Having given Cathy a lift to Tuttington I had a couple of hours free, so I decided to visit Southrepps Common. After a slight detour (the road to Felmingham was closed so I had to turn round and go via Colby) I parked up at Southrepps. The site is actually a collection of several commons, but I concentrated on the largest one, which is an SSSI. A few yards on to the boardwalk I saw a Muntjac Deer walking off into the undergrowth, and a large frog hopped across the path. Looking at some buttercups I noticed large numbers of a tiny golden micro moth in the flowers. These were the aptly names Plain Gold moth (thanks to Andy for the ID).

A bit further along I came to the main area of interest, a cut area containing some orchids. Being relatively early in the season all of the orchids seemed to be Southern Marsh Orchid. The site is also good for sedges apparently, but they are rather beyond my identification skills at the moment. The main species I wanted to see was Narrow Buckler Fern. I did see some tri-pinnate ferns that looked different from the Broad Buckler Fern in the nearby woods. The pinnae look right, but as the scales on the stem hadn't matured and that was the main feature I was going to use, I'm still not completely sure. Despite the likely looking conditions and sunny weather, two falcons flying overhead turned out to be Kestrels rather than Hobbies.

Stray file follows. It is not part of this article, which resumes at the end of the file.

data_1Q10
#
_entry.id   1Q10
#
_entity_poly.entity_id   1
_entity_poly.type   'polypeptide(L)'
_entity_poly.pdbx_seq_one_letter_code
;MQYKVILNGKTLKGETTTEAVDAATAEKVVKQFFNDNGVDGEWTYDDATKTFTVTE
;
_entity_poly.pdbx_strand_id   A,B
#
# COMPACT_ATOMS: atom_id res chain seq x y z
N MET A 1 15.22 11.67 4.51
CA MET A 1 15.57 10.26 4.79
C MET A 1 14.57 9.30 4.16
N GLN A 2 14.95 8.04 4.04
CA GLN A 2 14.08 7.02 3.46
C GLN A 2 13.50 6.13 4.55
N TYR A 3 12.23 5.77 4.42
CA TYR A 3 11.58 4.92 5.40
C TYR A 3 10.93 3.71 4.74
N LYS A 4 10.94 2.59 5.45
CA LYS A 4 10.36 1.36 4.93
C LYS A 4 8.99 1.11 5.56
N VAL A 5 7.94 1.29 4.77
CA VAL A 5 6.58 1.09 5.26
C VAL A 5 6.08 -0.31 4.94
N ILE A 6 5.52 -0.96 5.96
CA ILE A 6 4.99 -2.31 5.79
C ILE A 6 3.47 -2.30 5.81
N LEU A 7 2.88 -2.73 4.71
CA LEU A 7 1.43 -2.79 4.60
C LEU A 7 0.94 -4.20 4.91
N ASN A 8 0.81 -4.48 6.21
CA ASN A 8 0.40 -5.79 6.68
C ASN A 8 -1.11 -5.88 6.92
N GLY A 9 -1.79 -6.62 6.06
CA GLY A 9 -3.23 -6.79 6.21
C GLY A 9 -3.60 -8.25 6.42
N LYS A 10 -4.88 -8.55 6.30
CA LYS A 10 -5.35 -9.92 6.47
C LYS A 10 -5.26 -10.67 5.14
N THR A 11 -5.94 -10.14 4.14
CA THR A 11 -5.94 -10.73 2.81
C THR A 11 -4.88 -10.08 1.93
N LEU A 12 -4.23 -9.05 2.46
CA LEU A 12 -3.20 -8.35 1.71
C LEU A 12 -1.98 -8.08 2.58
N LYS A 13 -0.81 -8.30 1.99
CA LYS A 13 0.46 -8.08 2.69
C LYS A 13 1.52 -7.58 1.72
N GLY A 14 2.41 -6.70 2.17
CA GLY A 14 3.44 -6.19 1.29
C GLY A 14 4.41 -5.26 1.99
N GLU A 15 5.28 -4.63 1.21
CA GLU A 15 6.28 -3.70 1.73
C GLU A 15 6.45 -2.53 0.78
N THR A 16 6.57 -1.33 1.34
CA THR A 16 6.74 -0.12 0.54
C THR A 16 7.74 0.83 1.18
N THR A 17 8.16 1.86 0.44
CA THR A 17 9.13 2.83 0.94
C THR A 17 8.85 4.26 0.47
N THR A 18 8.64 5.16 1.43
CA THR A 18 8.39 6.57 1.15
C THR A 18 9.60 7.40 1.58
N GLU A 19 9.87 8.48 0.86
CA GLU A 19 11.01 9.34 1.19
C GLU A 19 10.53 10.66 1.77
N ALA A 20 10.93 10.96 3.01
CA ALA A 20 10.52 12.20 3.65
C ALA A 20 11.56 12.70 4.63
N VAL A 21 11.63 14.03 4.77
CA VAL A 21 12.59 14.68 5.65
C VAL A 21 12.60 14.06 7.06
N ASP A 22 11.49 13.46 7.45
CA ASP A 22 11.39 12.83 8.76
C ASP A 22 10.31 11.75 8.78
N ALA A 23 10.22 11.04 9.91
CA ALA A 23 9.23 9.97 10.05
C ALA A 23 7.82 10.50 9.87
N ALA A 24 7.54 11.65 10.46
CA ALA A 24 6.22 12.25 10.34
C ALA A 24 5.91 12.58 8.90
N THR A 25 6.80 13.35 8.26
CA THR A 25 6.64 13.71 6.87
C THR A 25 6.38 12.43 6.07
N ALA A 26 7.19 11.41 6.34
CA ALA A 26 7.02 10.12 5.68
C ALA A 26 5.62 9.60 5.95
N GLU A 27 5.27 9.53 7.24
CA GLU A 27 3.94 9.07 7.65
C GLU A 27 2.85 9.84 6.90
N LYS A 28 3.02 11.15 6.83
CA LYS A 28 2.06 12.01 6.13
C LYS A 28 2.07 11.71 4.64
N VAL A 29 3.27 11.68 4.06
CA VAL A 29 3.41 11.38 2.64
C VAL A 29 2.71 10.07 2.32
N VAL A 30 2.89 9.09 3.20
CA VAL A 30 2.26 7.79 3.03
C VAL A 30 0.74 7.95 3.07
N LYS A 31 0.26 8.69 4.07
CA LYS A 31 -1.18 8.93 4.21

Leaving the common I headed along a public footpath through The Warren, a nearby woods. I didn't see much in the wood, but along the edge I saw Goldcrest, Whitethroat and most pleasingly a Spotted Flycatcher. Just afterwards I took a different path to the one I was aiming for, and ended up halfway between Southrepps and Trunch. Walking back I found lots of Early Purple Orchids on a couple of roadside verges, and also a Nelson plaque with 'site no. 37' written on it in pen. Do any local history enthusiasts know what this plaque is marking, and if there really is another 36+ of them around?

NORWICH: Earlham Cemetery plants & insects

24th May 2015

On Sunday the Friends of Earlham Cemetery had scheduled a guided walk looking at plants and insects. This plan was rather affected by the steady rain, but we still went round, mainly looking at plants but also noting any insects we did find. In the background we could hear the music from the second day of Radio 1's Big Weekend, although when Cathy & I were there on Saturday it seemed to be the DJs at the cocktail bar that were making more noise than the bands.

Heading over to the north-east corner of the cemetery we saw Meadow Saxifrage and Cuckoo Flower growing, and stopped to talk about the nail galls growing on the Lime trees. Whilst sheltering under a lime I spotted a tiny micro moth that turned out to be my first Lime Bent-wing. Further along we were shown the hybrid of Wood and Water Avens, and Ian explained the differences between Spanish and English Bluebells (most in the cemtery are Spanish).